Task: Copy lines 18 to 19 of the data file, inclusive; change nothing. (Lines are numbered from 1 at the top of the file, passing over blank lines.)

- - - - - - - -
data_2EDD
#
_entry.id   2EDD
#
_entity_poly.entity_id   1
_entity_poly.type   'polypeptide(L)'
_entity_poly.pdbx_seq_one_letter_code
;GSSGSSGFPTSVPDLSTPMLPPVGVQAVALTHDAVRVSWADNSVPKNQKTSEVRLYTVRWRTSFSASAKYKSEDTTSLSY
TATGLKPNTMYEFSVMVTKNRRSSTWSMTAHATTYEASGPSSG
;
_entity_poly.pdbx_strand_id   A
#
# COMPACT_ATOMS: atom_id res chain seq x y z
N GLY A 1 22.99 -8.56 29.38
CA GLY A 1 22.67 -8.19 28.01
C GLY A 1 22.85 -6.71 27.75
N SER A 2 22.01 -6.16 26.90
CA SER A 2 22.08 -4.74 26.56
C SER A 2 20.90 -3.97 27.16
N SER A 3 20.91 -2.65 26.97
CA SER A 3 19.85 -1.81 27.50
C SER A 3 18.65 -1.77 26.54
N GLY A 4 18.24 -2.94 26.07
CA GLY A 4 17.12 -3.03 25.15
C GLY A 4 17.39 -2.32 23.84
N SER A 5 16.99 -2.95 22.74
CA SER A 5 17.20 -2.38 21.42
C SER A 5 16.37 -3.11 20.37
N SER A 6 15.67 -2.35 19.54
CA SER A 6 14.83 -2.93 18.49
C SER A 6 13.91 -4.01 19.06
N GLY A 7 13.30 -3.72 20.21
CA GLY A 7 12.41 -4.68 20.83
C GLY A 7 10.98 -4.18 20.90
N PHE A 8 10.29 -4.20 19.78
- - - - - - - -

CA SER A 2 22.08 -4.74 26.56
C SER A 2 20.90 -3.97 27.16